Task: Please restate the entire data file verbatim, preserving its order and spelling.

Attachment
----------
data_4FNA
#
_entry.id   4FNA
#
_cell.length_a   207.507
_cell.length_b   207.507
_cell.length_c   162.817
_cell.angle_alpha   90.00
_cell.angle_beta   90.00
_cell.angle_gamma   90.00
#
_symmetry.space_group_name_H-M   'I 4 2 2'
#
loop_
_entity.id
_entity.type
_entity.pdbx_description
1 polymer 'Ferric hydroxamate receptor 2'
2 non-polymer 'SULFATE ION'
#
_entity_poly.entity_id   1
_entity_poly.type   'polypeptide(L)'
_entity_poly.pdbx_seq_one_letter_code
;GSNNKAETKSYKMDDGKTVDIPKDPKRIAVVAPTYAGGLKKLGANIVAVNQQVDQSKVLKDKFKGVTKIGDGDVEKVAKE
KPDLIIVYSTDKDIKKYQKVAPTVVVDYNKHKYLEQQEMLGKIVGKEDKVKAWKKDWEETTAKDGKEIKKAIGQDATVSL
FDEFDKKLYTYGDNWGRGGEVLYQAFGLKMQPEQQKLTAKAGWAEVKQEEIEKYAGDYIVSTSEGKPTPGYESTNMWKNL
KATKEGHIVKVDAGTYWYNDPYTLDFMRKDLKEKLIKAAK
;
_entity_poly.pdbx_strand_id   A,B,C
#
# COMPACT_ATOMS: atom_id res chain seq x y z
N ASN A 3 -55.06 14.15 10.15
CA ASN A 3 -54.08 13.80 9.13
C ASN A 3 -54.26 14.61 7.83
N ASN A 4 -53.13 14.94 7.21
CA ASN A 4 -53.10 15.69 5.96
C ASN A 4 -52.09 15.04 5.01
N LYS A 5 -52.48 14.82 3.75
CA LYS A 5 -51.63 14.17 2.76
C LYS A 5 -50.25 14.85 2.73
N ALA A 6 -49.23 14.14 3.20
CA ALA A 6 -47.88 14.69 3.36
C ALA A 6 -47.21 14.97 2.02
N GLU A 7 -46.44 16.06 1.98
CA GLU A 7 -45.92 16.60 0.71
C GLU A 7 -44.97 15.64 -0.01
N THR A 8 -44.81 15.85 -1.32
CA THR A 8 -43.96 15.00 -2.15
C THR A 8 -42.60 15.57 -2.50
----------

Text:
data_4FNA
#
_entry.id   4FNA
#
_cell.length_a   207.507
_cell.length_b   207.507
_cell.length_c   162.817
_cell.angle_alpha   90.00
_cell.angle_beta   90.00
_cell.angle_gamma   90.00
#
_symmetry.space_group_name_H-M   'I 4 2 2'
#
loop_
_entity.id
_entity.type
_entity.pdbx_description
1 polymer 'Ferric hydroxamate receptor 2'
2 non-polymer 'SULFATE ION'
#
_entity_poly.entity_id   1
_entity_poly.type   'polypeptide(L)'
_entity_poly.pdbx_seq_one_letter_code
;GSNNKAETKSYKMDDGKTVDIPKDPKRIAVVAPTYAGGLKKLGANIVAVNQQVDQSKVLKDKFKGVTKIGDGDVEKVAKE
KPDLIIVYSTDKDIKKYQKVAPTVVVDYNKHKYLEQQEMLGKIVGKEDKVKAWKKDWEETTAKDGKEIKKAIGQDATVSL
FDEFDKKLYTYGDNWGRGGEVLYQAFGLKMQPEQQKLTAKAGWAEVKQEEIEKYAGDYIVSTSEGKPTPGYESTNMWKNL
KATKEGHIVKVDAGTYWYNDPYTLDFMRKDLKEKLIKAAK
;
_entity_poly.pdbx_strand_id   A,B,C
#
# COMPACT_ATOMS: atom_id res chain seq x y z
N ASN A 3 -55.06 14.15 10.15
CA ASN A 3 -54.08 13.80 9.13
C ASN A 3 -54.26 14.61 7.83
N ASN A 4 -53.13 14.94 7.21
CA ASN A 4 -53.10 15.69 5.96
C ASN A 4 -52.09 15.04 5.01
N LYS A 5 -52.48 14.82 3.75
CA LYS A 5 -51.63 14.17 2.76
C LYS A 5 -50.25 14.85 2.73
N ALA A 6 -49.23 14.14 3.20
CA ALA A 6 -47.88 14.69 3.36
C ALA A 6 -47.21 14.97 2.02
N GLU A 7 -46.44 16.06 1.98
CA GLU A 7 -45.92 16.60 0.71
C GLU A 7 -44.97 15.64 -0.01
N THR A 8 -44.81 15.85 -1.32
CA THR A 8 -43.96 15.00 -2.15
C THR A 8 -42.60 15.57 -2.50